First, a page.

At Indianapolis CPCU Annual Meeting, five distinguished panelists led a fascinating discussion on The Sharing Economy. The concept of ride and home sharing was forged by millennials, but now impacts society as a whole.
Transportation network companies (TNC’s) are quickly emerging in the United States as ride sharing is now available in more than 250 cities. Home sharing is expanding with companies like Airbnb’s international home sharing platform. Tony Canas, CPCU, AU, AIC, ARM, Are, ASLI, API, AIS , AINS, discussed the marketing aspect. “Millennials love Uber and the sharing economy is not going away”, with the expansion of smart technology, millennials seeking any means to simplify life, reduce excess, create flexible employment opportunities. “Do people really need to own a car?”
Kelly Campbell, Vice-President of Property Casualty Insurers Association of America, gave the political perspective. “2014 was a pivotal year for transportation network companies such as Lyft, Uber and Sidecar”. Heated public debate amongst the TNC’s, fueled by the Taxi Industry, pressed commissioners and legislatures to mandate insurance and risk management for TNC’s app “coverage periods 1-4”.
Brian Gerritsen, CPCU, Managing Director of Excess Casualty at Travelers discussed this “dynamic, evolving topic” from the corporation’s perspective. Recent law suit (s) how these new companies manage risks will determine their success or failure. TNC’s and Home Shares are realizing that operational risks are broader than initially expected including auto, general, cyber, directors and officers liability, EPLI, and workers compensation.
Lending further expertise on managing risk, David Hurt, CPCU, MBA and Claims Executive and Vice President for Genre, reiterated that there is no coverage under a personal auto policy for a commercial or for-hire vehicle, however “the big money question” when is a vehicle a commercial vehicle, complicating claim processing. Additionally, “what if a driver works for multiple TNC’s, who is primary, what about permissive user issues and what if multiple passengers are from multiple TNC’s?” Home sharing exposures, according to Hurt, are “not the same volatility “as ride sharing, include social host liability, dangerous property conditions, and damage to other dwellings.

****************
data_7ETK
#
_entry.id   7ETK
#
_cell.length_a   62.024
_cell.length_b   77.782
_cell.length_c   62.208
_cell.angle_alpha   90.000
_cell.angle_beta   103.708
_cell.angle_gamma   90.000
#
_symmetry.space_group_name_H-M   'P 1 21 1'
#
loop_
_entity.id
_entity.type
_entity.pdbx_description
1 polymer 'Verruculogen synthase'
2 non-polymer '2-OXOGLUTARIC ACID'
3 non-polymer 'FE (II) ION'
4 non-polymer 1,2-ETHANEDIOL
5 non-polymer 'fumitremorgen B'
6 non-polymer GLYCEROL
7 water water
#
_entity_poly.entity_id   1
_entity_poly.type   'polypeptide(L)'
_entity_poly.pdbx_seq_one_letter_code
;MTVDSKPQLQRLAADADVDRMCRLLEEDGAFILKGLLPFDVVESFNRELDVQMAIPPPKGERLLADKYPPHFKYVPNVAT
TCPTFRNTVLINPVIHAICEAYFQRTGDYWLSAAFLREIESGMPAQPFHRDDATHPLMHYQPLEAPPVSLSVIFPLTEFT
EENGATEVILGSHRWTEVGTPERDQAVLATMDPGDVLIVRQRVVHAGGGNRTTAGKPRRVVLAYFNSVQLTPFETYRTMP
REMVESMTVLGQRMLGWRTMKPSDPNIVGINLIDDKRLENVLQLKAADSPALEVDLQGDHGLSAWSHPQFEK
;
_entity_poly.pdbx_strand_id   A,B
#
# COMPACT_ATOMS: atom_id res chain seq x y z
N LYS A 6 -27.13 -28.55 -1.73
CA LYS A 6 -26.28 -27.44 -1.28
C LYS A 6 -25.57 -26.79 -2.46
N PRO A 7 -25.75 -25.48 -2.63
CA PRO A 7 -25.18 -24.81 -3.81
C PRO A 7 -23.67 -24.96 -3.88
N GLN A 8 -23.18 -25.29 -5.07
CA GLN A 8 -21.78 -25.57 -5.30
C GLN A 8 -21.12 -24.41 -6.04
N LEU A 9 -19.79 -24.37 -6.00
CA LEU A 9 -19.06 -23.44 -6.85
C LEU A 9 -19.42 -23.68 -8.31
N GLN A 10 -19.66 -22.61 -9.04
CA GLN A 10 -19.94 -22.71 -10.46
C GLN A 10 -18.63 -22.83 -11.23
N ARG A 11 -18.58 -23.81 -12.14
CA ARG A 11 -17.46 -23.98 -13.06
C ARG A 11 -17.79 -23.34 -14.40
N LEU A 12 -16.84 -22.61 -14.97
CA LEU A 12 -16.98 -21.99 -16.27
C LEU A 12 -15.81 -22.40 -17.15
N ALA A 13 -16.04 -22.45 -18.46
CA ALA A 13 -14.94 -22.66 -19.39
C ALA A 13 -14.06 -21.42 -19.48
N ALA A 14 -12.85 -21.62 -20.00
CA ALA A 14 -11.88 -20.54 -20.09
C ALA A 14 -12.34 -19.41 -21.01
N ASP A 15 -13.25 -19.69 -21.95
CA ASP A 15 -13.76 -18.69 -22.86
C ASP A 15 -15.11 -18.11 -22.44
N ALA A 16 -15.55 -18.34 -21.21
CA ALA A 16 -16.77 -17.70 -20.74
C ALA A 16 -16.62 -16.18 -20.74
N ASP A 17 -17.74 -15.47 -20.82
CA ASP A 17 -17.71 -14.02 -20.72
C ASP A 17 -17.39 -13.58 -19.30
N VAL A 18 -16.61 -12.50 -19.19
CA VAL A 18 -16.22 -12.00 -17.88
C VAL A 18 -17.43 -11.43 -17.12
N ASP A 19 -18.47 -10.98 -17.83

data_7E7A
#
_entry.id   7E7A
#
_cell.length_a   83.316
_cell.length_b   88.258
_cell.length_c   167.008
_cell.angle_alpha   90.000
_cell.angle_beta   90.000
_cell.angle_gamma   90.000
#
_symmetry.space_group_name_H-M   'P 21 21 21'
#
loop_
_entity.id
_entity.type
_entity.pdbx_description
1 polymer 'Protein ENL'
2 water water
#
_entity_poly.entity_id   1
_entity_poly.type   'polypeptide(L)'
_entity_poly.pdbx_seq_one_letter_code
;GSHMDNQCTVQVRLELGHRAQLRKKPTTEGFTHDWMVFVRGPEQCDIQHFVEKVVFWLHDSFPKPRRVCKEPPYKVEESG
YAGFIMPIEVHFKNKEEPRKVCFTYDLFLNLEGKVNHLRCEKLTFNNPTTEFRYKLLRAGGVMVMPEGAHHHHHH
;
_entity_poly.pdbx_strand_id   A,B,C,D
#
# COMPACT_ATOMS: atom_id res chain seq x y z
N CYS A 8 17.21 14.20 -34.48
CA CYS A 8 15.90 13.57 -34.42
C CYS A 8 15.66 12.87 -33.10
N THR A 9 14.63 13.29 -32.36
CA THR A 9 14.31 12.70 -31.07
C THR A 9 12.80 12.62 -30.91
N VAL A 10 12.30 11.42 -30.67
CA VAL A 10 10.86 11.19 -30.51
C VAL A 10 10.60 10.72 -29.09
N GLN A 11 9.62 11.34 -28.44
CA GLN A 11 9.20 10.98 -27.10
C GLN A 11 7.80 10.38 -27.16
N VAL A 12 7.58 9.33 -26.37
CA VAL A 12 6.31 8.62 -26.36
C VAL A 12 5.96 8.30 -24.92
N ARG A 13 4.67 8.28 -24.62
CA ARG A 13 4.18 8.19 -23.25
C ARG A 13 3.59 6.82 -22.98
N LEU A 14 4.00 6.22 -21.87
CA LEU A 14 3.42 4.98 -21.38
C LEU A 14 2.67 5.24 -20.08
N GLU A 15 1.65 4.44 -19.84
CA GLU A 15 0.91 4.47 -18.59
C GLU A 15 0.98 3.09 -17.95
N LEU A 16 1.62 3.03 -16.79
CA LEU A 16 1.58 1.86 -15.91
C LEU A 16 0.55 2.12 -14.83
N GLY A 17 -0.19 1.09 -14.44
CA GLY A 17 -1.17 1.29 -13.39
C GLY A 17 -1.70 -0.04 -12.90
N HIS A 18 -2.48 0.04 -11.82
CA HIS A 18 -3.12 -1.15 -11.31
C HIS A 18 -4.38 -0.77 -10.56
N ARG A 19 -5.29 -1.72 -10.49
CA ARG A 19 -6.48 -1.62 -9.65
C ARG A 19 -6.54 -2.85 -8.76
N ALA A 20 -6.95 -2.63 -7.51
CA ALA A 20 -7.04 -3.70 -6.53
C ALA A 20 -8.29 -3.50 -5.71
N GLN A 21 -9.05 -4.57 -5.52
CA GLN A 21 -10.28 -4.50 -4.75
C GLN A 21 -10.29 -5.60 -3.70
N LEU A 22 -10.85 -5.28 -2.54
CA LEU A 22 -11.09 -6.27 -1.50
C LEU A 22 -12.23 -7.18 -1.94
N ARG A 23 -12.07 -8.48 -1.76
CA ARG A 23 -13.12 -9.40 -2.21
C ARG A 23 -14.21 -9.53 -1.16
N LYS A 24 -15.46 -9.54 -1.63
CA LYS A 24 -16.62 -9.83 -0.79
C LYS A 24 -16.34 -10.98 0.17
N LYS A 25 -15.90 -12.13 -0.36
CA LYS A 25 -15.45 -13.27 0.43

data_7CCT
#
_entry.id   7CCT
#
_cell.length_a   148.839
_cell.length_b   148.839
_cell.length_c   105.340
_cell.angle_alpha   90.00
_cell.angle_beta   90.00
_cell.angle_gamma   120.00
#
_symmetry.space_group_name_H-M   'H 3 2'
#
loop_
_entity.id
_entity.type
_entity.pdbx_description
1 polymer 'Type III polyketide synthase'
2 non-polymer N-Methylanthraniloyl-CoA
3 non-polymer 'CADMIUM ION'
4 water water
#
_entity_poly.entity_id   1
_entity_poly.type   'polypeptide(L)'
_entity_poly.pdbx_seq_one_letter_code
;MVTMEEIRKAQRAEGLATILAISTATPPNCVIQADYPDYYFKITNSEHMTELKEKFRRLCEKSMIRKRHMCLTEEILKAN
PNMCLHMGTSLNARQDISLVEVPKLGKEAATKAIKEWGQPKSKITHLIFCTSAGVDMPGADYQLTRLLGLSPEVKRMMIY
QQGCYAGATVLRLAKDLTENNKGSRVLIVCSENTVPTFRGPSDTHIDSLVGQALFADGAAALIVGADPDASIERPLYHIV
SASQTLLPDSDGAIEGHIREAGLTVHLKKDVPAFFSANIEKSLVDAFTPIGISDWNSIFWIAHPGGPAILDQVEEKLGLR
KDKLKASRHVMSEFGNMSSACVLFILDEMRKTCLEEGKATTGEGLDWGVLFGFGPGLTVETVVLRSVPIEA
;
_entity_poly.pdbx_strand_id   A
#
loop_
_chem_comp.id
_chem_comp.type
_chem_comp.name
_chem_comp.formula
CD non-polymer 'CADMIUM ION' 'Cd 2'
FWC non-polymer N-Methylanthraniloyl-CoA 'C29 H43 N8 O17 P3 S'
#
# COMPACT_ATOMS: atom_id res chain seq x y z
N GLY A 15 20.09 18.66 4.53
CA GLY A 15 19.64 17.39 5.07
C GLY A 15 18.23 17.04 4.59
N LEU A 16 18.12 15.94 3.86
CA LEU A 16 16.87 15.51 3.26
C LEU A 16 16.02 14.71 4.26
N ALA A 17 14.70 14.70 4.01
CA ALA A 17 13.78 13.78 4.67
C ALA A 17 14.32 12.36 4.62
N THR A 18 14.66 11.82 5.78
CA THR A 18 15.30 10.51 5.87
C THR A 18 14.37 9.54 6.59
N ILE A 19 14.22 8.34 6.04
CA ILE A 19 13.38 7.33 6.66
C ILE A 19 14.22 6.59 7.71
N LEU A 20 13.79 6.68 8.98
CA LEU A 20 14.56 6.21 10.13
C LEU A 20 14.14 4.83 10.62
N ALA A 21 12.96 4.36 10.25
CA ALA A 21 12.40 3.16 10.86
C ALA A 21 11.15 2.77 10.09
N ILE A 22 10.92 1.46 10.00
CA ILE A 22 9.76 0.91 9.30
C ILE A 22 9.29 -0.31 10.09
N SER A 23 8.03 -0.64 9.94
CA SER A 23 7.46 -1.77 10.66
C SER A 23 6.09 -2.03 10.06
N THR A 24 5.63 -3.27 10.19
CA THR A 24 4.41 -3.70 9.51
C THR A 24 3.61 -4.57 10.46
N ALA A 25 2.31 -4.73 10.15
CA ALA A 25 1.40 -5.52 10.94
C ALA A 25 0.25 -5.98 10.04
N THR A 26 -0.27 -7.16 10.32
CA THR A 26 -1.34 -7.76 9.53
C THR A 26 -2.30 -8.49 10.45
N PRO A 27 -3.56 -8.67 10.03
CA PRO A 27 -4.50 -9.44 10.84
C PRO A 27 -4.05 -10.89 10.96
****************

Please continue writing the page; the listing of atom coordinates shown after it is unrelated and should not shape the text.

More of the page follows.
The coverage issue in the personal auto policy is the exclusion for using a car for hire as public or livery conveyance. Kevin Poll from Insurance Services Office, explained ISO recently made available the Advisory Policyholder Notice to stress the public or livery conveyance exclusion, reinforcing the current public or livery conveyance exclusion including the period of time while an insured is logged into a transportation network, regardless of passenger occupancy. ISO is developing a personal auto policy optional endorsement (with corresponding rules and related rating) covering “Phases 1 and 2”, (when the driver logs into the TNC app until a passenger has entered the vehicle). “Providing definitive coverage for Phases 1 and 2 may help reduce potential claims handling difficulties for insurers”.
With respect to home sharing, “ISO is developing forms covering damages or injury arising out of home sharing”, applicable to both the host and landlord.
All agreed, the “Sharing Economy” is evolving, impacting the insurance industry.